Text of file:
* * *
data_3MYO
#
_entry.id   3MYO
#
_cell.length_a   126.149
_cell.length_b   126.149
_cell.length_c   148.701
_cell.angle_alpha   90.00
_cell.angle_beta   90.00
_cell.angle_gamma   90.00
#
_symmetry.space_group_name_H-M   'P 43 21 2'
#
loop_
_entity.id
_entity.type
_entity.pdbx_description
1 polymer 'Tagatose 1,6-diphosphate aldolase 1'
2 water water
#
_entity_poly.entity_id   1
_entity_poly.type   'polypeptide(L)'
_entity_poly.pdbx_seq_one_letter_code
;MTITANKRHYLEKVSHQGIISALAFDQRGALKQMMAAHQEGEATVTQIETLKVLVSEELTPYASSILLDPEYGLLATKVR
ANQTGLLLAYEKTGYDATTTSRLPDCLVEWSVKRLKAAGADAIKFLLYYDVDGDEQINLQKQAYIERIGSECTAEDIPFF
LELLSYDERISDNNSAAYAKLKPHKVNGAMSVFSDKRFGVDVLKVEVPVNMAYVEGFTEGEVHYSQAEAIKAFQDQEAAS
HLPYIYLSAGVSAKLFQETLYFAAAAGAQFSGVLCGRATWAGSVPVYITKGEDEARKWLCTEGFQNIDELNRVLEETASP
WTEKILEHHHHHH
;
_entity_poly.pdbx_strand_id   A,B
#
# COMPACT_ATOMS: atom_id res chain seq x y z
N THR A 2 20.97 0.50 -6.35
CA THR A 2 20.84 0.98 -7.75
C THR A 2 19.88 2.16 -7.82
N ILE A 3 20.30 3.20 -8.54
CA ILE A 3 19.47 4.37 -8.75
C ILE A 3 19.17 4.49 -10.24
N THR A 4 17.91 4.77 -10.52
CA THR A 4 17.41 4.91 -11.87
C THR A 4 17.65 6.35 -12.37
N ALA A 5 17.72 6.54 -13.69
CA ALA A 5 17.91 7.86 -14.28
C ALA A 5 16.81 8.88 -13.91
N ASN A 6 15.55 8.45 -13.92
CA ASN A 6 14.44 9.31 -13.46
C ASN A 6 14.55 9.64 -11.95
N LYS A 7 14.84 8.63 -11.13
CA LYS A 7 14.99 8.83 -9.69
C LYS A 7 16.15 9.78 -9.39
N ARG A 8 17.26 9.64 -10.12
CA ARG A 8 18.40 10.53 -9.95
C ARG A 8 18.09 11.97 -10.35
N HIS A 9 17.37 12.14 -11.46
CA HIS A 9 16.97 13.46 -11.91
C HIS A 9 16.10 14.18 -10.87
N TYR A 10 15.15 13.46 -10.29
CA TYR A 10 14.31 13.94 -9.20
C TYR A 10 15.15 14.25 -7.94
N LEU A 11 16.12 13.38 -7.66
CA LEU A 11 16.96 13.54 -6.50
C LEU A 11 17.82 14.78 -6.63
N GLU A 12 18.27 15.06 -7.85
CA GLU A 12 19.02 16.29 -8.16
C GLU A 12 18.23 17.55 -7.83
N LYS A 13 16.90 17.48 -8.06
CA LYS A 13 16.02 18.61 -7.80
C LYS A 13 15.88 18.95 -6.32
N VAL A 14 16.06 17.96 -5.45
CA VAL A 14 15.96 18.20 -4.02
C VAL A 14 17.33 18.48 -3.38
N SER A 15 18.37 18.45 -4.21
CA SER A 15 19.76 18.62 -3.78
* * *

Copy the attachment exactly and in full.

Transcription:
data_3MYO
#
_entry.id   3MYO
#
_cell.length_a   126.149
_cell.length_b   126.149
_cell.length_c   148.701
_cell.angle_alpha   90.00
_cell.angle_beta   90.00
_cell.angle_gamma   90.00
#
_symmetry.space_group_name_H-M   'P 43 21 2'
#
loop_
_entity.id
_entity.type
_entity.pdbx_description
1 polymer 'Tagatose 1,6-diphosphate aldolase 1'
2 water water
#
_entity_poly.entity_id   1
_entity_poly.type   'polypeptide(L)'
_entity_poly.pdbx_seq_one_letter_code
;MTITANKRHYLEKVSHQGIISALAFDQRGALKQMMAAHQEGEATVTQIETLKVLVSEELTPYASSILLDPEYGLLATKVR
ANQTGLLLAYEKTGYDATTTSRLPDCLVEWSVKRLKAAGADAIKFLLYYDVDGDEQINLQKQAYIERIGSECTAEDIPFF
LELLSYDERISDNNSAAYAKLKPHKVNGAMSVFSDKRFGVDVLKVEVPVNMAYVEGFTEGEVHYSQAEAIKAFQDQEAAS
HLPYIYLSAGVSAKLFQETLYFAAAAGAQFSGVLCGRATWAGSVPVYITKGEDEARKWLCTEGFQNIDELNRVLEETASP
WTEKILEHHHHHH
;
_entity_poly.pdbx_strand_id   A,B
#
# COMPACT_ATOMS: atom_id res chain seq x y z
N THR A 2 20.97 0.50 -6.35
CA THR A 2 20.84 0.98 -7.75
C THR A 2 19.88 2.16 -7.82
N ILE A 3 20.30 3.20 -8.54
CA ILE A 3 19.47 4.37 -8.75
C ILE A 3 19.17 4.49 -10.24
N THR A 4 17.91 4.77 -10.52
CA THR A 4 17.41 4.91 -11.87
C THR A 4 17.65 6.35 -12.37
N ALA A 5 17.72 6.54 -13.69
CA ALA A 5 17.91 7.86 -14.28
C ALA A 5 16.81 8.88 -13.91
N ASN A 6 15.55 8.45 -13.92
CA ASN A 6 14.44 9.31 -13.46
C ASN A 6 14.55 9.64 -11.95
N LYS A 7 14.84 8.63 -11.13
CA LYS A 7 14.99 8.83 -9.69
C LYS A 7 16.15 9.78 -9.39
N ARG A 8 17.26 9.64 -10.12
CA ARG A 8 18.40 10.53 -9.95
C ARG A 8 18.09 11.97 -10.35
N HIS A 9 17.37 12.14 -11.46
CA HIS A 9 16.97 13.46 -11.91
C HIS A 9 16.10 14.18 -10.87
N TYR A 10 15.15 13.46 -10.29
CA TYR A 10 14.31 13.94 -9.20
C TYR A 10 15.15 14.25 -7.94
N LEU A 11 16.12 13.38 -7.66
CA LEU A 11 16.96 13.54 -6.50
C LEU A 11 17.82 14.78 -6.63
N GLU A 12 18.27 15.06 -7.85
CA GLU A 12 19.02 16.29 -8.16
C GLU A 12 18.23 17.55 -7.83
N LYS A 13 16.90 17.48 -8.06
CA LYS A 13 16.02 18.61 -7.80
C LYS A 13 15.88 18.95 -6.32
N VAL A 14 16.06 17.96 -5.45
CA VAL A 14 15.96 18.20 -4.02
C VAL A 14 17.33 18.48 -3.38
N SER A 15 18.37 18.45 -4.21
CA SER A 15 19.76 18.62 -3.78